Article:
The undertaking aims to promote the creation and use of intellectual property (IP) in basic education to advance the common good, and contribute to local and national development. WIPO is a specialized agency of the United Nations working with developing countries to enable societies to benefit from the IP system and enhance their participation in the global innovation economy.
DepEd and WIPO will work together on capacitating teachers, science coordinators, school heads, legal personnel, and other DepEd staff on intellectual property matters. Trainings will be conducted in the Philippines and in the WIPO Academy in Geneva, Switzerland, where the WIPO headquarters is located.
?I hope that we will encourage our learners, as young as they are, to be creative and inventive by giving them the assurance that their names and creations will be protected, and that they will be acknowledged as creators. Their names will never be forgotten through intellectual properties,? DepEd secretary Leonor Magtolis Briones shared.
The MOA also entails the inclusion of a WIPO category, called the Appropriate Technology Competition (ATC), in the National Science and Technology Fair (NSTF) of DepEd for two school years.
In the ATC in 2020, three best entries using patent information to devise science and technology solutions to local problems will be selected and awarded with WIPO medals and certificates of excellence.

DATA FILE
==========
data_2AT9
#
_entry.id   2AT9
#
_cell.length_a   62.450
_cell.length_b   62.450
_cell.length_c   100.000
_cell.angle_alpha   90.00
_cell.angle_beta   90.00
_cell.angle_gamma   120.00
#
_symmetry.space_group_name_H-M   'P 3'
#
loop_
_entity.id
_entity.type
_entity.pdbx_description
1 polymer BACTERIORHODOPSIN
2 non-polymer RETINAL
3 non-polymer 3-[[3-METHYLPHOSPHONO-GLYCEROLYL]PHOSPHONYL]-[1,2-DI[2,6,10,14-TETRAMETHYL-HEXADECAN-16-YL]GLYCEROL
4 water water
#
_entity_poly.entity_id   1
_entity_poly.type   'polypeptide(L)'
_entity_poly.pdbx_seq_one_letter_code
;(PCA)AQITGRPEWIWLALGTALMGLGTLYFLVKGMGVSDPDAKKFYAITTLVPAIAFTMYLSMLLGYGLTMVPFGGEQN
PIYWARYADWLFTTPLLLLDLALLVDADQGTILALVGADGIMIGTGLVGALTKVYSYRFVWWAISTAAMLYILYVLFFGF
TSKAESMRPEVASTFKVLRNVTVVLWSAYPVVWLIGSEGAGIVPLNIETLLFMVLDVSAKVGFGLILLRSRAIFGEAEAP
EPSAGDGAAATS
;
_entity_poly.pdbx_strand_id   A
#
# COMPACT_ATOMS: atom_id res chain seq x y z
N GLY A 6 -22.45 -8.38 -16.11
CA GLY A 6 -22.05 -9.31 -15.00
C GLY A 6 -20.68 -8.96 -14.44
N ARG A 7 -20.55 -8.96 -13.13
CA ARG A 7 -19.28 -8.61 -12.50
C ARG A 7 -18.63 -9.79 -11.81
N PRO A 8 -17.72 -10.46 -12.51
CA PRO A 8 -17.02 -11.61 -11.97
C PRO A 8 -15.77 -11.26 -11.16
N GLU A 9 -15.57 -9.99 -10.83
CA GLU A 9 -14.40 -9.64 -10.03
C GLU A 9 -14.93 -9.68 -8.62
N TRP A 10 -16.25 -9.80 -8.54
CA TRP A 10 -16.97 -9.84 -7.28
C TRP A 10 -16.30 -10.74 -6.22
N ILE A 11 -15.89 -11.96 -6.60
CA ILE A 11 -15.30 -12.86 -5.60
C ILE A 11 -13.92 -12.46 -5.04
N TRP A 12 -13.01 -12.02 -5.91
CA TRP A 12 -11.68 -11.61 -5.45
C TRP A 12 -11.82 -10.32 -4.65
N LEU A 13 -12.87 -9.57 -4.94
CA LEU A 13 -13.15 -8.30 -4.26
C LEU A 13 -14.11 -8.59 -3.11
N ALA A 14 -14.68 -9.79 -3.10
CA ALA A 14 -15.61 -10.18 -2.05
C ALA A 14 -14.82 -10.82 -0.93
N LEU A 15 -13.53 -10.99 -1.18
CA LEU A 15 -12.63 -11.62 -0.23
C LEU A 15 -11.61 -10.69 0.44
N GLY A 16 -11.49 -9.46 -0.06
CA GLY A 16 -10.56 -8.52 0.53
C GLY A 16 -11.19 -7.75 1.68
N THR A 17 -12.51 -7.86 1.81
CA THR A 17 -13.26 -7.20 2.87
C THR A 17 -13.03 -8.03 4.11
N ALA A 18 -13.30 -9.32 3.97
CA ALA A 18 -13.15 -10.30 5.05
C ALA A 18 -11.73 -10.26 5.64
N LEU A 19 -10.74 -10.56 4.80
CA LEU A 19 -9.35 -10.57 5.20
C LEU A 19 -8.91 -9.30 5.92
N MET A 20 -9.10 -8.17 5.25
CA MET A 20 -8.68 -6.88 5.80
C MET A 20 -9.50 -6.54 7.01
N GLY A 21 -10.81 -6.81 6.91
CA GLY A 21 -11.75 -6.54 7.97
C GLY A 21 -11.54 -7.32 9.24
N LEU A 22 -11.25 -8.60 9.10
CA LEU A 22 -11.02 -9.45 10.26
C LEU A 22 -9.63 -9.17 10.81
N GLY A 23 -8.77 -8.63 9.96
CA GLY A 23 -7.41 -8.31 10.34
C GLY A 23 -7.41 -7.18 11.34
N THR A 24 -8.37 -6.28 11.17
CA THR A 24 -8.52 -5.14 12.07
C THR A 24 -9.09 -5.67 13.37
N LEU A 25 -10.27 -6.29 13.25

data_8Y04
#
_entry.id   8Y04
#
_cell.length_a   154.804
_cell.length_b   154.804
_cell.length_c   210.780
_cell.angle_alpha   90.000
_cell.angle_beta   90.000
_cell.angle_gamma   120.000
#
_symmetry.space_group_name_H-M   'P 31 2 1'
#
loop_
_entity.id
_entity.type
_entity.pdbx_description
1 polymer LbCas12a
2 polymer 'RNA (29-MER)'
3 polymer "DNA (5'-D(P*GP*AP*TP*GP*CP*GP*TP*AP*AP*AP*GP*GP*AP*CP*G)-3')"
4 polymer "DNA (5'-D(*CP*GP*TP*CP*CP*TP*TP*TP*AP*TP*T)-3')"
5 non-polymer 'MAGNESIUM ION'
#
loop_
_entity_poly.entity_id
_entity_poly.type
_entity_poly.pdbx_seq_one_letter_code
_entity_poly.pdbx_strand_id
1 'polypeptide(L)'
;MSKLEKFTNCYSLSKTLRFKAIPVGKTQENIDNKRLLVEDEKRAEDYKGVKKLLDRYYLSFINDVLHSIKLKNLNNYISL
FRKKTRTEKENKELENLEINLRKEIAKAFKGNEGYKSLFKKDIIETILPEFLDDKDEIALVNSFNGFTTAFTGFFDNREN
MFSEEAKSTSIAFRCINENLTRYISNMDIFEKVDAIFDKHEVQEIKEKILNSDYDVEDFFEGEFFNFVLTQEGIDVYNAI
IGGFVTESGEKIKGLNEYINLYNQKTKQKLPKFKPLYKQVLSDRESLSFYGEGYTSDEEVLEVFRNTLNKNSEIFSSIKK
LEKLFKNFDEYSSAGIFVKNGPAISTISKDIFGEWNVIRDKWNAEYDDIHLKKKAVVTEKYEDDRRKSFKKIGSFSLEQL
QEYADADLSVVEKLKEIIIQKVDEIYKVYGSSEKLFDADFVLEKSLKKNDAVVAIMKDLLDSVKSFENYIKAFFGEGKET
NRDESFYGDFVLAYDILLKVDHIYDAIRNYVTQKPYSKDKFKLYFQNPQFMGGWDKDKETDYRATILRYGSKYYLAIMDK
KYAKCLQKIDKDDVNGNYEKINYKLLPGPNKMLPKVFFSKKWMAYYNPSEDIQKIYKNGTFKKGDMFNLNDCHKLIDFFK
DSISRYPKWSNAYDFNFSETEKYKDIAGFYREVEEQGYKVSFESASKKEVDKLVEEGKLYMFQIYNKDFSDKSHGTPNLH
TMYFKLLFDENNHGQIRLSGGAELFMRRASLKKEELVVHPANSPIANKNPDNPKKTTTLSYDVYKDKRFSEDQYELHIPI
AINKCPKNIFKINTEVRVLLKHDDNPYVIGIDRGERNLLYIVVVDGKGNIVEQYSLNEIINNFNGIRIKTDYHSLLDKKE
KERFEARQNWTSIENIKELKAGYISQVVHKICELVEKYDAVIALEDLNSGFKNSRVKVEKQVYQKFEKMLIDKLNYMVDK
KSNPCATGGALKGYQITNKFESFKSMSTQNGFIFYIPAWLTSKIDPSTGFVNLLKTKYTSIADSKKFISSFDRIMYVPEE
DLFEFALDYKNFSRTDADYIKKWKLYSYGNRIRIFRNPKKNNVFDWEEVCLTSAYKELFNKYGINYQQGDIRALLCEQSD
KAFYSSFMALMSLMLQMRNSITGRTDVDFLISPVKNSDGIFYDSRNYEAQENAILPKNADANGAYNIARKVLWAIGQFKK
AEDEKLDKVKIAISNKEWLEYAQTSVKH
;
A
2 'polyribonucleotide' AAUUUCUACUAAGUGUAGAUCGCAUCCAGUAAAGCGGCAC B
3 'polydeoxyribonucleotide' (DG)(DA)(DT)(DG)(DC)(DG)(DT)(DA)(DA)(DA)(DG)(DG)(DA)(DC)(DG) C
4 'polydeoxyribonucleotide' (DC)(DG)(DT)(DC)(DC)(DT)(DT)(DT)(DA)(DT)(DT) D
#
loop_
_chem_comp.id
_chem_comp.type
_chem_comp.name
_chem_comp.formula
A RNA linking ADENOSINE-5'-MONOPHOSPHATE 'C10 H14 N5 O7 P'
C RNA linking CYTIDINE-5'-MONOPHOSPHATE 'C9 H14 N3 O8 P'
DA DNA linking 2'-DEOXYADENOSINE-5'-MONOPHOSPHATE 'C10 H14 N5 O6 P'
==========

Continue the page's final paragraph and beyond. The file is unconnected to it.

The winners will also be given opportunities to participate in an IP forum or competition abroad in 2020, with all expenses of the winner and one adult companion to be shouldered by WIPO, in cooperation with the Korean Intellectual Property Office.
The agreement grants DepEd with access to learning resources on IP under the WIPO Depository Library Program (www.wipo.int/library/en/join.html), and to patent information in WIPO Patentscope database (www.wipo.int/patentscope/en/).
During the signing ceremony, Andrew Michael Ong, director for WIPO and representative of WIPO director general Francis Gurry, noted the role of IP rights as the language of the 21st century for knowledge and knowledge products. He added that this is only the first step of many activities that DepEd and WIPO will embark on.
?The world has changed and it takes a whole-of-government approach to be able to do this kind of IP work. I would say that, just as it takes a village to raise a child, it takes an entire government?s efforts, the full government, to be able to introduce intellectual property in the country,? Ong relayed.]]>